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The Love She Gives

Melissa Ruth Gonzalez’s love for activism is expressed through her curiosity of the world. She enjoys questioning the world around her because she believes people are uncomfortable with the idea of diving deeper into the unknown. In her time at PRHS, Gonzalez has questioned school curriculum, leadership, representation, and even herself. Asking, “How can I make a difference?” 

Towards the end of her junior year, Gonzalez’s activism took off when PRHS Social Studies teacher Geoffrey Land asked her to be on a team to get the Ethnic Studies course passed during the well documented battle in May and June 2021 with the PRJUSD school board.

“Mel was one of the radical change maker students who advocated for the Ethnic Studies class, writing letters, speaking before the school board, and expanding community awareness about the need for the class. She helped make Ethnic Studies happen, and for that we should all be incredibly grateful!” said Land

Gonzalez stated she is passionate about Ethnic Studies because the class acknowledges marginalized groups and the curriculum isn’t told through a eurocentric standpoint. Gonzalez wants the 51% Latino student body to be represented in books, staff, and school board. Gonzalez strove to achieve this goal on Mar. 23, 2021 and Apr. 13, 2021 when she gave speeches to the school board on why she believed the ethnic studies class should be instated. As she stepped to the podium those evenings with her heart racing and hands trembling, she told herself that these days would make history at Paso High. 

“I hope you can hear in my voice just how passionate I am about this class because I would love to take this course as a senior and open the door for future Bearcats” Gonzalez said at an Apr. board meeting. “I want to look back five years from now and know that I was part of something big that shaped Paso High and amplified the voices of the unheard and underrepresented.” 

 After the ethnic studies course was passed, Gonzalez didn’t stop in her quest for representation. She was elected as the president of A.C.T (Activist Coalition of Tomorrow) Club where she hosted events geared towards celebrating different backgrounds. Gonzalez advocated for Native American and Hispanic Heritage months by helping create features on A.C.T’s instagram to raise awareness. She collabed with different clubs such as BSU and MEcha to host an Oct. diversity chalk and talk as well as helping with the Coming Out against Hate Forum Oct. 20, 2021.She has also hosted peaceful protest walks such as sexual assult for Atasadero High School on Dec. 2021 and MLK walk downtown a month later. Gonzalez also played a key role in PRHS’s first Baile, a dance that celebrated Hispanic culture and invited all to participate.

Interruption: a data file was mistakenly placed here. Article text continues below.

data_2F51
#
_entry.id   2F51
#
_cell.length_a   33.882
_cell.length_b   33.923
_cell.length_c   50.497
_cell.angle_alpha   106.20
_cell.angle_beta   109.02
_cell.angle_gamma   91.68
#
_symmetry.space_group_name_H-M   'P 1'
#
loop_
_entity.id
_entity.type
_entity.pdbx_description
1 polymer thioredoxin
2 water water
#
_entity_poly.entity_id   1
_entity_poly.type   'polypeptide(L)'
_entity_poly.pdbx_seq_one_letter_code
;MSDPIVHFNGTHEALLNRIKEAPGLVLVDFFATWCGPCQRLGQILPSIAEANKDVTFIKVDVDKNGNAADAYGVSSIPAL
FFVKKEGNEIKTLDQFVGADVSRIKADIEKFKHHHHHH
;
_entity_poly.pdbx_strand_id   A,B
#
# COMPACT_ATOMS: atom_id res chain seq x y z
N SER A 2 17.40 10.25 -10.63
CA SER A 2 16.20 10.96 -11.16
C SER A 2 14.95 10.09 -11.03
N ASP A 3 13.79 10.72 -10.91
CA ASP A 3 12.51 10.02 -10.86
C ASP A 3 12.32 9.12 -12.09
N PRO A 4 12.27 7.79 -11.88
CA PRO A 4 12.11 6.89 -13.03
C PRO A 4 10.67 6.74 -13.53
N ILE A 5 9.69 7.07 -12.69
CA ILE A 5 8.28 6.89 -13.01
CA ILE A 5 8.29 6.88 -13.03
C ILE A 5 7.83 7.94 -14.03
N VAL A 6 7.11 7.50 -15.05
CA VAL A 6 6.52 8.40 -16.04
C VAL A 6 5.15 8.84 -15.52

“Passionate, honest, and insightful” are just a few words students and teachers use to describe Gonzalez. Gonzalez’s close friend Lupita Covarruvias, describes her as an influential figure in her life because she always encourages her to do better. 

“She is always passionate about something and she is always helping other people. She has influenced my life by always making me think I can do better and I can accomplish anything. I hope Melissa has a bright future because she has already accomplished so much. I want all her dreams to come true because she truly does deserve it.”

Lupita Corrovuvius

Gonzalez was featured in an Mar. 22, 2022 LA Times article for her work in getting ethnic studies passed, and was awarded the Radical Changemaker Award and the Sacajawea Medal of Valor in 2021. These awards are given to social justice leaders that are dedicated to racial justice in education.  In the awards presentation, the students were recognized for embodying “the passion, intelligence, and civic engagement of a new generation dedicated to social justice and a more truthful telling of our nation’s diverse histories.  She was recognized for the Retired Teacher Association scholarship and the Mother’s of Peace Scholarship on June 5, 2022. 

With over 10 years of community service experience with her church Vida Nueva and softball team, Gonzalez works to make herself and her community better. In her free time she loves laughter, friendship, diversity, conversation, and building connections between people. Gonzalez’s desire to make a positive difference in the world is constantly expanding her intellectual frameworks while being recognized by many.

               “I like that Mel not only talks the talk, but she walks the walk. She lives her values, keeping an open mind to those who view things differently while advocating (with love and humor) for badly needed systemic change,” said Land

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